Pet Sematary (2019) Review

It seems we are in the midst of a Stephen King adaptation boom; with television shows – namely Castle Rock – and films – including Gerald’s Game, The Mist and It just to name a few. The newest of these, although a remake, is Pet Sematary. I have been told that at the time of the original release the film was horrifying, with phantom cars and pets brought back from the dead, although it’s a little dated now and should come as no surprise that it is being remade. King’s literary material provides enough inspiration for an entire generation worth of horror writers/directors and his influence in creating supernatural, psychological, haunting and emotional stories is likely to effect generations to come. For this particular project the team of writers include Jeff Buhler (The Midnight Meat Train, and The Grudge to be released in 2020) and Matt Greenburg (1408, Halloween H20). It was directed by Kevin Kolsch and Dennis Widmyer who have previously worked together on a number of occasions including Holidays, Starry Eyes and two episodes in season three of Netflix’s Scream.
Pet Sematary follows the Creed family as they leave the hustle and bustle of inner city life to live in the country in a large house with sweeping acreage, including a lush and largely mysterious forest. Early on the audience is introduced to the pet sematary by a procession of masked individuals carrying their deceased pet along whilst they bang on a drum; it’s eery to say the least. Surrounding one side of this cemetery is an extremely high wall of logs, much like a dam, which clearly foreshadows what is to come. The grounds on the other side of this log-wall hold a power which is not understood, and at no point really provided with rationale or questioning, but it has the ability to bring things back to life…….. ish…… they are never truly the same, they are evil, angry and vengeful. In the words of their elderly neighbour “sometimes dead is better”.
This film is a little closer to the mainstream, Hollywood blockbuster style horror that brings popcorn eaters to the movies. There are jump scares, the undead, huge amounts of foreshadowing aimed to created tension for the audience and scenes that definitely had me with my hands over my eyes peeping through my fingers – and some that I really didn’t need to/want to see but I guess that’s part of horror. Added to this was the interactive screening, this was how I saw the film, which included a man strolling casually around the cinema with an animal mask on creeping people out. I left this session anxious but mostly pleased due to both the film and the screening style. There were parts that were genuinely scary and a few parts which didn’t play out quite as I had expected which is nice, however, I do have a few gripes with it overall – perhaps more so in retrospect. One is the anticlimactic ending, which I won’t venture too far into for fear of spoilers, and to be honest I am not sure how else you could have ended it other than the strange, bleak ending provided but it just left me a little flat. Secondly, and perhaps most notably, is the dialogue. I understand that dialogue in any form of story telling has to have a function, preferably more than one function. It should further develop characters, relationships, propel the story along, add foreshadowing, provide an opportunity for growth etc. And for this reason dialogue can, at times, feel unnatural and scripted. In spite of this, there should be a flow; I don’t want to know that these are actors reading from a script, I want to believe they are real. I also don’t want every line to be either a warning for the characters or an obvious, hit-you-over-the-head hint at what is to come. My last significant gripe is the distinct lack of background information; what was the sister-in-law sick with and why was this important in the story other than to add another element to scare the audience with because I don’t feel like the mum (played by Amy Seimetz from The Killing and Stranger Things) grew from this? Why do things come back from the dead? What makes the grounds ‘sour’? I know news clippings hinted at reasons for the magical grounds but these were swiftly brushed past with comments that basically implied, “no one really knows, it just is the way it is”. I really felt that the inclusion of a folklore or haunting theories were a missed opportunity here to scare the audience with.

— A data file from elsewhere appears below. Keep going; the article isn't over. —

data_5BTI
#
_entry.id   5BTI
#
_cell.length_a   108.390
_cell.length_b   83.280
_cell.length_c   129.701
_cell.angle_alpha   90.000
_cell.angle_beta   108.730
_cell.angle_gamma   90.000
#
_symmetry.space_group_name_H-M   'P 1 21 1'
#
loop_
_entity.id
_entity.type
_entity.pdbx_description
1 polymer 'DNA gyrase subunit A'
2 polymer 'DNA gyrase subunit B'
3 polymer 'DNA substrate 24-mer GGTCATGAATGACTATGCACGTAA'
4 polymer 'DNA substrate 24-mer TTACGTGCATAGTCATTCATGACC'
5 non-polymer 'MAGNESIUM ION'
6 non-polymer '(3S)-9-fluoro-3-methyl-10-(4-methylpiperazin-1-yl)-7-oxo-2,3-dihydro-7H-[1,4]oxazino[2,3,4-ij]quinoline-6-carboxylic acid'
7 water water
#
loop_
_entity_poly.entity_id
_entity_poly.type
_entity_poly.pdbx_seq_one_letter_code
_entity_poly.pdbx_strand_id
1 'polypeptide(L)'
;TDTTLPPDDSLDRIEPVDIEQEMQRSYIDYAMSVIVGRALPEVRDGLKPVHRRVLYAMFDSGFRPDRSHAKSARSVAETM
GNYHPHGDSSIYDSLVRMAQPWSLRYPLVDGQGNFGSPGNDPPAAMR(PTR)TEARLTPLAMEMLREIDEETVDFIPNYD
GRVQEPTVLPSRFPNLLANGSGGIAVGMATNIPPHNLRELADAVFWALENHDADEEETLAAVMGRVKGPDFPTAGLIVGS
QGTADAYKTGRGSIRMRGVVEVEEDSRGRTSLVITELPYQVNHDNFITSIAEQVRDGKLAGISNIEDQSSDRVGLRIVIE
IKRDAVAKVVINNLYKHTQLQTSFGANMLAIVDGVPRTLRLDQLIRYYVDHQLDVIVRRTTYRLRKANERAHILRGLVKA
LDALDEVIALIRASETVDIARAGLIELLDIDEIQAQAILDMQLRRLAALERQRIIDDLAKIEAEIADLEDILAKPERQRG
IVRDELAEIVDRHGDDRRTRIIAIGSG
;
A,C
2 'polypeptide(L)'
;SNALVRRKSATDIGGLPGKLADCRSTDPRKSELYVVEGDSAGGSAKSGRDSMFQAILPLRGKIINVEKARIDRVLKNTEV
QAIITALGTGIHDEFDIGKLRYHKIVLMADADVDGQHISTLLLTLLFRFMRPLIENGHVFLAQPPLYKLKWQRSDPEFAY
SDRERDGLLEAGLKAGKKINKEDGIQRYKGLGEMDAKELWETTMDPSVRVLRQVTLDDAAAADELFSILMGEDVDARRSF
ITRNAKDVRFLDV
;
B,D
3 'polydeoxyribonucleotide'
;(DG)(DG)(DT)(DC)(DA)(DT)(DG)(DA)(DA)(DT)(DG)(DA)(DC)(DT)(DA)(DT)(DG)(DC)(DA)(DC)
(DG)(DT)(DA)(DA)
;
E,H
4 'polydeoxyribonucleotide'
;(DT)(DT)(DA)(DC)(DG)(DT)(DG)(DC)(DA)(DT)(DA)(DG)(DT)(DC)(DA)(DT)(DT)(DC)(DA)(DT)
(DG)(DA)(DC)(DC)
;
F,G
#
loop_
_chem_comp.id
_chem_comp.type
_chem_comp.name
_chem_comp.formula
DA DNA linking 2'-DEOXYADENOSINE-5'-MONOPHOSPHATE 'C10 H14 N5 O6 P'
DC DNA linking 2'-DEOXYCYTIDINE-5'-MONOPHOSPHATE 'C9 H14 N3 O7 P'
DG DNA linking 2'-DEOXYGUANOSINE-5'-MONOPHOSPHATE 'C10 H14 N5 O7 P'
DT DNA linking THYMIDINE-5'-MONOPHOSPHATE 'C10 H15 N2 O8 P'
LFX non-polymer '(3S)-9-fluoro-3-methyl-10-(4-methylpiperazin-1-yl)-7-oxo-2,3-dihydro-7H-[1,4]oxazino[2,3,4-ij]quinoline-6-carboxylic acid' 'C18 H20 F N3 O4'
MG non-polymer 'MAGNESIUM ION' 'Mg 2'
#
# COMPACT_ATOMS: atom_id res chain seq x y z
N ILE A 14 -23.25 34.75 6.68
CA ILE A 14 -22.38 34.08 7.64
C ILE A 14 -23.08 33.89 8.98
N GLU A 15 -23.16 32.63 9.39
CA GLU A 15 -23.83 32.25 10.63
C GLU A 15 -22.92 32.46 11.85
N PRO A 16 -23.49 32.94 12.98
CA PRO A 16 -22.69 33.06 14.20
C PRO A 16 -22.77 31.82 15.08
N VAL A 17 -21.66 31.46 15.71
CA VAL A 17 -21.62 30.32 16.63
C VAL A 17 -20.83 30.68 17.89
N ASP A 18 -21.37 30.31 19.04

Now before giving my star rating I should preface this with the fact that I have not seen the original and therefore cannot compare the two. I did, and almost always do, enjoy a horror film that has an actual storyline and I stand by the fact that when it comes to horror children are always terrifying, at least for me. It did take half the movie to reach the crux of the story, however, I had had moments of fear beforehand so it was only a small let down. It does also leave the audience questioning their relationship with death and what this means to them which lifts this film above just being a horror for the sake of horror, reflecting the source material and creativity of the writers/directors. So overall I think the safest amount of stars to give this film is:

3 out of 5 birds -Erin

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